don’t employees deserve apologies too?

February 24, 2010

in communication,culture

whether or not it directly affects us or we are right to do so, we demand apologies.

we demand apologies from those who wrong us: tiger woods.

we demand apologies from those who shame us: olympic officials.

and we demand apologies from those who endanger us: toyota.

and, generally speaking, we get those apologies. because apologizing is the first step toward recovery. to getting things off the skids and back on track. to returning to business as usual—or better than usual.

in toyota’s case, toyoda makes his statement to the committee on house oversight and government reform today, an extension of the apology he first uttered back in october. his planned remarks reflect on where toyota’s gone wrong and how their errors and miscalculations have affected their customers. shareholders, while not overtly mentioned, are surely in the back of his mind.

but what about toyota’s employees?

while apologies are issued externally, employees are taking an obvious hit to their lives, livelihood, and their view of their employer. employees’ own reputations are tarnished, whether or not they were directly involved in the decisions or processes that led to the safety issues. in return, employees are receiving scant communication, other than the expected communications asking them to buck up and help toyota gain back customer trust and market share.

explain something to me because i just don’t get it. don’t employees deserve apologies too?


Leave a Comment

{ 7 comments… read them below or add one }

Frank Roche February 24, 2010 at 9:50 am

Employees do deserve apologies. Management failed them at Toyota…and horribly at Lehman Bros, Enron, etc. Peoples’ livlihoods are gone…and I’ll bet not a one of them heard so much as a peep.

Great thought…


Paul Smith February 24, 2010 at 10:46 am

I don’t get it either. Why is it when people walk into their workplace, they become “employees”, and no longer “people”? Is vernacular the simple reason for dehumanizing employees?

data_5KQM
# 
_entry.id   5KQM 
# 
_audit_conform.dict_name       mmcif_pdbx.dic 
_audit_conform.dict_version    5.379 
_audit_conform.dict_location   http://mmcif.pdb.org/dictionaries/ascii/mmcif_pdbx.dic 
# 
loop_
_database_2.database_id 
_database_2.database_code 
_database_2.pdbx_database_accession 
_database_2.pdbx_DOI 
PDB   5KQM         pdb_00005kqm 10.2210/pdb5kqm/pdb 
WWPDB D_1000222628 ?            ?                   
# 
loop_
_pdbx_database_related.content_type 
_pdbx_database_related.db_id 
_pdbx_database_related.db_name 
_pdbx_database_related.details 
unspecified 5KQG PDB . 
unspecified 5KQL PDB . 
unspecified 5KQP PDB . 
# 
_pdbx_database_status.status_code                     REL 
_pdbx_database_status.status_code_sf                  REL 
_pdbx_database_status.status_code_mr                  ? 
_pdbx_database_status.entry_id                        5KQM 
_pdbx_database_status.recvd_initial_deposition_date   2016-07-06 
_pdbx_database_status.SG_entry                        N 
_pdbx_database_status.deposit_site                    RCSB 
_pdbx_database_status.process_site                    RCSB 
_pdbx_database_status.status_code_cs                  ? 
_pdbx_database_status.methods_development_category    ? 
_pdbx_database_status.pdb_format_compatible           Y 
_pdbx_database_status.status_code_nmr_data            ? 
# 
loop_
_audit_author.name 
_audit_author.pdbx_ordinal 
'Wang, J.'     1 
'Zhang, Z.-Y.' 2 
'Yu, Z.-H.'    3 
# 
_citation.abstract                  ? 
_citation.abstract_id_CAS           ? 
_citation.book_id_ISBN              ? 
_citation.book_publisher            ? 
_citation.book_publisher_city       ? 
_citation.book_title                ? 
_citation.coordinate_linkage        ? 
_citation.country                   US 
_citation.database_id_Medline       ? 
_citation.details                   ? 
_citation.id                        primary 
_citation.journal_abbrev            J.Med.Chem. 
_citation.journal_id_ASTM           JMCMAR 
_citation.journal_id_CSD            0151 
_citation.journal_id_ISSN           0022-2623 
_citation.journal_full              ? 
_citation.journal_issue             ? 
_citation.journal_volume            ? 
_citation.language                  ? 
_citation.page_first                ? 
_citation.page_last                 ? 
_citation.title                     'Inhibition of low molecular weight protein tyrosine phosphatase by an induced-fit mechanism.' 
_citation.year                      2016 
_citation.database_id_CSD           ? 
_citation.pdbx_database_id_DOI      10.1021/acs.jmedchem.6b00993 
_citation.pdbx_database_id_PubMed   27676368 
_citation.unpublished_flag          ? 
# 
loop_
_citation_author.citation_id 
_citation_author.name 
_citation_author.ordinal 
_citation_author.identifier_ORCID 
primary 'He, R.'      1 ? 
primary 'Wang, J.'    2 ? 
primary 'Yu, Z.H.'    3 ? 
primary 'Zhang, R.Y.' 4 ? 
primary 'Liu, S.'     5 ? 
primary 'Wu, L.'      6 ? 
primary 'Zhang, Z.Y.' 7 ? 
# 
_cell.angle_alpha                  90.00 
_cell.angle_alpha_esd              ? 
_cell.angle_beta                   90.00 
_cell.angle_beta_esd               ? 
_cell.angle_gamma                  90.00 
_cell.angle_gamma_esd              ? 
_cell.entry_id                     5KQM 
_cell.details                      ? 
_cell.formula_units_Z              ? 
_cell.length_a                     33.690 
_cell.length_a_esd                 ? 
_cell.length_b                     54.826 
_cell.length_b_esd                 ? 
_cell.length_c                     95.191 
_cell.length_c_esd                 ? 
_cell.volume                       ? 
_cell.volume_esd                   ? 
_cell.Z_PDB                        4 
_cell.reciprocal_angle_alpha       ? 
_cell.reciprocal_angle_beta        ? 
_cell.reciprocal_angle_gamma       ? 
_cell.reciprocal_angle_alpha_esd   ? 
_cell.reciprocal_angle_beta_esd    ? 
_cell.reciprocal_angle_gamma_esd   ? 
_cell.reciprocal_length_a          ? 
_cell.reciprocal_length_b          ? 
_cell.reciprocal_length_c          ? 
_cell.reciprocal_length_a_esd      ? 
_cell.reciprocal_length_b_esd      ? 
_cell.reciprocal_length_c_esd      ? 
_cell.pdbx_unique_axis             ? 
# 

If people are not thought of as people, it’s easier to not treat them like people. Thus, a sorry becomes unnecessary in the company’s eyes.
But “employees” are “people” and they do deserve apologies.


fran February 24, 2010 at 4:51 pm

when we see stories like toyota, enron, etc alongside all of the articles on how to engage employees…

things that make you go hmmm.



Adrian Swinscoe February 26, 2010 at 8:55 am

Don’t you think there is something amiss when sometimes we have to ask for an apology? Surely, that’s the first thing and the least we can expect from our officials, suppliers, employers, leaders, employees etc when a mistake is made.



fran February 27, 2010 at 3:10 pm

adrian, we’d like to think so, wouldn’t we?


Rob March 4, 2010 at 6:11 am

Valid question. The answer might depend on whether there is an US versus THEM mentality within the company. ie/ was it a truly shared mistake (an overall company culture led to the errors) or was it isolated to certain parts of the organisation (eg top management)?

The latter to my mind would requires a deeper and different sort of apology.


fran March 4, 2010 at 9:14 am

rob, that’s a great distinction. since leaders set the culture and employees follow in order to keep their jobs, get ahead, get recognized and rewarded, i still believe that ultimate accountability falls squarely on the shoulders of leaders. and that means that leaders are also fully accountable for apologizing when the culture they create is harmful to all.



Previous post:

Next post: